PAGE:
Tuesday, April 24, 2007

Realism and restraint
Reason likes Ike. I’m more sceptical — he was promoted by the establishment so high and awfully fast. Eisenhower wasn’t really of the peaceful, pious but mind-my-own-business (‘respecting your space’, a virtue as English as it was classically American) Old Right but was of a generation that at least understood it. (Robert Taft would have been a good president.) In this article he certainly seems better than the régime now. (For that matter so was second-term Bill Clinton nicely caged by a Republican Congress. Hooray, gridlock.)

Mr Bush’s campaign promises seven years ago haven’t gone down the memory hole:
We know that a blunt realist can win the presidency, because one recently did -- in 2000. Recall Bush's pre-9/11 support for a "humble" foreign policy that would not stir fear or resentment abroad: "I just don't think it's the role of the United States to walk into a country and say, 'We do it this way; so should you.' " He warned against overstretching the military. He opposed nation-building. He said -- something few dare to say -- that the Clinton administration had been right not to intervene in the Rwandan genocide. In the pre-9/11 Bush, Eisenhower would have recognized something of himself.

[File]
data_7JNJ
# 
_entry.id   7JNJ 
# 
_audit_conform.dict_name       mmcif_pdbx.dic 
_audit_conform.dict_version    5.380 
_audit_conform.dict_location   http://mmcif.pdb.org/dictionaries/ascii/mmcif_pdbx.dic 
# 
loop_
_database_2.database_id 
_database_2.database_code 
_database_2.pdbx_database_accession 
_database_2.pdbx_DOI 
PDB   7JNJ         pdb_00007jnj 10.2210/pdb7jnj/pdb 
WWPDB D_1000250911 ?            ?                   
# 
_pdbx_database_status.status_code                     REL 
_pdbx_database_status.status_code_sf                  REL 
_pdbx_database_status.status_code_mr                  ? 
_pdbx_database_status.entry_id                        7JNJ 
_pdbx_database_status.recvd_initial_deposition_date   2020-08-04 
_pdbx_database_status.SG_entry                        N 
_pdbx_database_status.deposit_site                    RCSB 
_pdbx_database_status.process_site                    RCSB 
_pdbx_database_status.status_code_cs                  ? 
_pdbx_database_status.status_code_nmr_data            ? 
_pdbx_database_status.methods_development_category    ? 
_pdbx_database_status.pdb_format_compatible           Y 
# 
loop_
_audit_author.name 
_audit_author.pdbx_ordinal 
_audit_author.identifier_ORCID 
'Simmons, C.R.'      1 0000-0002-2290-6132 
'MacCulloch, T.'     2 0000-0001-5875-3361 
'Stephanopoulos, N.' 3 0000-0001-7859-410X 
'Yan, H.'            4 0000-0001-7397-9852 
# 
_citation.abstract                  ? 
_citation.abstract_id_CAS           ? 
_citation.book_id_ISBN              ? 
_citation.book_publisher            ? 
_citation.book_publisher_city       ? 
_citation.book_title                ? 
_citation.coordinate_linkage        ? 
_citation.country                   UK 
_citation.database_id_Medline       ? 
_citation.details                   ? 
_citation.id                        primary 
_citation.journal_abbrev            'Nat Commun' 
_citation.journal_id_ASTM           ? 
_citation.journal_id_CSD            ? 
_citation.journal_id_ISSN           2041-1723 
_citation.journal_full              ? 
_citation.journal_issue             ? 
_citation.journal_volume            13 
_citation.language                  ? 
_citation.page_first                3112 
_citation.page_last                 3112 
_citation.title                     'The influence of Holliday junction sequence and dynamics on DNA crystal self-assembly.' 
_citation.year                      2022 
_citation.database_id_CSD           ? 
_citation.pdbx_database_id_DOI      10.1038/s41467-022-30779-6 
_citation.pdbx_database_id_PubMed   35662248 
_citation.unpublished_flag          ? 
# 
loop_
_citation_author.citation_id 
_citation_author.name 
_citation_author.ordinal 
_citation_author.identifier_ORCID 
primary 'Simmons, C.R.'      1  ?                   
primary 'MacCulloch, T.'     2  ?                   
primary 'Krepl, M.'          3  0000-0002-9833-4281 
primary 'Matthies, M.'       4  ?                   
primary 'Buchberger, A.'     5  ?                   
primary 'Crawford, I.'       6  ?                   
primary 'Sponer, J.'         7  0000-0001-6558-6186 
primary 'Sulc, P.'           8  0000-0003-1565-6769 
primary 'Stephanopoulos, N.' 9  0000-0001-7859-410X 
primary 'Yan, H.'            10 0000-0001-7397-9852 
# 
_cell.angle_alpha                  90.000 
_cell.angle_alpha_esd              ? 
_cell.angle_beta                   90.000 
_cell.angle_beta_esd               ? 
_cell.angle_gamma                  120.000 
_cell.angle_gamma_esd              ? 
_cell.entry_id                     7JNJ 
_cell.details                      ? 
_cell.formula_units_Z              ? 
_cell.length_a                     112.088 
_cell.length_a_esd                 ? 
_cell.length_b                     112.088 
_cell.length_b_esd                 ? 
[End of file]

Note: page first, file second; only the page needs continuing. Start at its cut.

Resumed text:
Biretta tip to Bruce Schmoetzer:
I don't know about you, but I am just plain tired of being told that the nation is "on orange alert" and that "terrorist-proof" 1 gallon plastic bags will save us. Maybe a little jaundiced, quiet pragmatism is in order.
Some Jeffersonian ‘free trade with all but entanglements with none’ mixed with a Burkean dislike of radicalism and Bob’s your uncle.

Speaking of Burke here is a gem via Joshua Snyder:
[I]nstead of listening to the foolishness of the neoconservative ideologues, the Cheney-Bush team might better heed the words of a real conservative, Edmund Burke: "A conscientious man would be cautious how he dealt in blood."
— George McGovern, who unlike Mr Bush has actually been in combat

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